• Joshua Johnson

The Fit Mentality

Take a moment, right now, and assess your well-being. Maybe you feel fine, and that’s great. Or maybe you only think you feel fine but in-fact you have the potential to feel 20%, 40%, maybe 90% better. Wouldn’t you like to experience feeling like your best self? Living as your best self?


Being in-shape, fit and strong is obviously good for your physical health. You’ll be more resistant to injury and disease, you’ll have a larger capacity for work and leisure, and generally you’ll be happier with your appearance.


Sorry, there’s no room for disagreement here. That would be to deny the truth.


If you feel fit, in-shape and strong, you will undoubtedly carry with you an increased self-confidence and likely with that will come more happiness. It is my assertion that seeking genuine, lasting happiness is essentially what we’re all trying to do here on Earth. I would also contend that happiness, and for that matter all states of mind, depression included, can be a self perpetuating force. More happiness equates to more happiness and vice versa and it all starts upstairs in the old noggin. Or perhaps it all starts downstairs in the workings and condition of our physical bodies, our foundations, our God-gifted vehicles for life on Earth.


One of the great attributes of human beings is our adaptability. We are able to survive and thrive in many different situations while facing any number of oppositions. Included in this is our profound ability to adapt to our “shapes,” however inconvenient, unappealing or down-right awful they become. Granted we have devised a world around us to assist (and unfortunately promote) less than ideal human shapes. But none-the-less, every day I see individuals who have adapted themselves to accommodate physical deficiencies. This adaptation is not only physical, but mental as well. We are all subject to live and feel whatever our present reality is, and it’s nearly impossible to imagine feeling any other way. Take the individual suffering from chronic pain. They have likely lost the sensation of, and can’t even imagine, life without the pain that they endure daily. The person struggling with obesity has little awareness of what it might feel like to be lean, fit and capable, to the point that it has become their self-accepted normal state of being. Likely, being “physically unhappy” affects their attitude and optimism more than they’ll ever realize, and potentially limits their life’s possibilities.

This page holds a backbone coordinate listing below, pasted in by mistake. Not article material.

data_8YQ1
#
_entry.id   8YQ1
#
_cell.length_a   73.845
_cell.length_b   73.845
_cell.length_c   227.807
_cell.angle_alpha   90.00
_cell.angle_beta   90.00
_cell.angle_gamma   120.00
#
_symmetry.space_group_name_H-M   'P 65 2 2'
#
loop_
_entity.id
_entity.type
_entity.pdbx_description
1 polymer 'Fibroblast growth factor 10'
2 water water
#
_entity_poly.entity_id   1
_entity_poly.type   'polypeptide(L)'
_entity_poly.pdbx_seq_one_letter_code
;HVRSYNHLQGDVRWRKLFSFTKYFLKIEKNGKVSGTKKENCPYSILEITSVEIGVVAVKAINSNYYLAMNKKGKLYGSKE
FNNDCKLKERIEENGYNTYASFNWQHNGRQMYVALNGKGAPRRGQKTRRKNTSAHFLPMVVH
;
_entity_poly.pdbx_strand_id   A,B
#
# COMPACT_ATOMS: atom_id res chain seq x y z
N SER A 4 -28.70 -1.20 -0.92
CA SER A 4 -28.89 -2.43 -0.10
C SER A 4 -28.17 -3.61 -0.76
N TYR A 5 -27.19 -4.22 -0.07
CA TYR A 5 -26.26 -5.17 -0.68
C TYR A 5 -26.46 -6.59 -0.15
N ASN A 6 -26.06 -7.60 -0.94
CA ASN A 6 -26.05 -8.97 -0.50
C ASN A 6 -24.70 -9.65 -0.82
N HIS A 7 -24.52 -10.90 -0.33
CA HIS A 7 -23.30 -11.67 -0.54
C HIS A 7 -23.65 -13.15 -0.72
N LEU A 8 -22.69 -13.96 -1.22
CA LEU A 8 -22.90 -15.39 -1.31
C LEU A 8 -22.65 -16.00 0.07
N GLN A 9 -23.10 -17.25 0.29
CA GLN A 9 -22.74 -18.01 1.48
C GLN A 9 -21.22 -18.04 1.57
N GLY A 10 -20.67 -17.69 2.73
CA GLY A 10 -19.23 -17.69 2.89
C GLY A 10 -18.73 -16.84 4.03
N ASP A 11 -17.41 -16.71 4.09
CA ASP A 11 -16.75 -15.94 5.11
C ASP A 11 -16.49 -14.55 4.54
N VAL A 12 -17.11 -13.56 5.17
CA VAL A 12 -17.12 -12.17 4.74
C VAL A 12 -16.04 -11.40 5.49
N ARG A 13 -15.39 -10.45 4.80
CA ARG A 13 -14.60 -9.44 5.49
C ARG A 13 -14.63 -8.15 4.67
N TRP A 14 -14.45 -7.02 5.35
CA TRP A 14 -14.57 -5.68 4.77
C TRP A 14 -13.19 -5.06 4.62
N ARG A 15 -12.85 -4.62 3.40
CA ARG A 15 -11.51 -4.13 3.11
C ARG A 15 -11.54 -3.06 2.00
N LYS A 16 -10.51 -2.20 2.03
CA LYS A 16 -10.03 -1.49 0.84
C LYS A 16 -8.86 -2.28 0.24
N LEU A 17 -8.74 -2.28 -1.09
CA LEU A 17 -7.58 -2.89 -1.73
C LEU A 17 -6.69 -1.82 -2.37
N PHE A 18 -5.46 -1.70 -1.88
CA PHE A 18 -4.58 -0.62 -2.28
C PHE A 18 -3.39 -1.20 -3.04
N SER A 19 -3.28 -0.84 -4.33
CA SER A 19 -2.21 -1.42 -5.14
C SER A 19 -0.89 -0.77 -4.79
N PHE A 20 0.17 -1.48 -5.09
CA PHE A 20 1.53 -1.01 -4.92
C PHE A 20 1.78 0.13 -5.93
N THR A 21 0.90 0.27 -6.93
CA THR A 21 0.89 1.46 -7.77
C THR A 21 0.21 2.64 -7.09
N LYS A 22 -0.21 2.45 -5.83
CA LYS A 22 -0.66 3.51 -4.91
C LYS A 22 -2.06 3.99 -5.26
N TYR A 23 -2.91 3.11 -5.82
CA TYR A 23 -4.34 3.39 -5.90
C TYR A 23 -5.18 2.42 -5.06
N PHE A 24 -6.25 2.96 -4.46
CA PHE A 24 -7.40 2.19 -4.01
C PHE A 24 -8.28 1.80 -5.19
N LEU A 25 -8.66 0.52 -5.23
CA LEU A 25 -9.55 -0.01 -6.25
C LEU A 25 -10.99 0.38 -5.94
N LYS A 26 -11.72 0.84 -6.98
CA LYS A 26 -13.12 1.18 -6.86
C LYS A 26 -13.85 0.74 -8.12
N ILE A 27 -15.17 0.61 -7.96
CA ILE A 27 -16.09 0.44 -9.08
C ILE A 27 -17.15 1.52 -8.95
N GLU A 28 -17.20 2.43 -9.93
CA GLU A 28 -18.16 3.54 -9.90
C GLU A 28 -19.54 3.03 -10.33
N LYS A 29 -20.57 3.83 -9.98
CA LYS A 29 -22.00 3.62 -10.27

The truth is that physical and mental health are indelibly intertwined. The state of each has tremendous influence on the condition of the other. The difference I find is the ease with which we can affect our physical state as compared to the difficulty of changing our mental state without outside influence. In my experience it is nearly impossible to “think” oneself into a happier state. Surely some dedicated proprietors of meditation would disagree, and that’s fine. But I have found that most individuals, without any prior training, can enter into and endure a challenging physical experience (i.e. workout), and discover a tremendous and lasting mental uplift as a result.


There are a multitude of benefits resulting from physical exertion. Acutely, you will feel proud and triumphant having completed a task that tested your limitations and ability. Beyond that is the training effect of adaptation; you will be stronger and more capable to perform the same challenge the next time you attempt it. And if you string together a number of these challenging physical experiences you will find yourself improving your mental state over and over and more frequently and this will ideally yield even more improvements to happiness by affecting your life outside of the workouts themselves.


In conclusion; it is my belief that for most individuals, a large percentage of their mental well-being is predicated on the state of their physical body, but they have lost touch with or have never known the feeling of being in any condition other than they’re current one, and therefore are unmotivated to change. The old adage: “You don’t know what you don’t know,” comes to mind. But if these individuals could experience life in a body (and mind) with less excess weight and greater strength and ability, and they could taste the profound mental health that could be associated with this type of existence, maybe that spark would ignite the fire for physical and mental modification. Take the first step, from wherever you are, to improve your physical state of being, and I promise you’ll find an immediate sense of gratification and dignity having done something to better yourself. Now take the next few steps and dont stop, ever, and you’ll be well on your way to a happier life.


Cheers!


Stay Well, Josh


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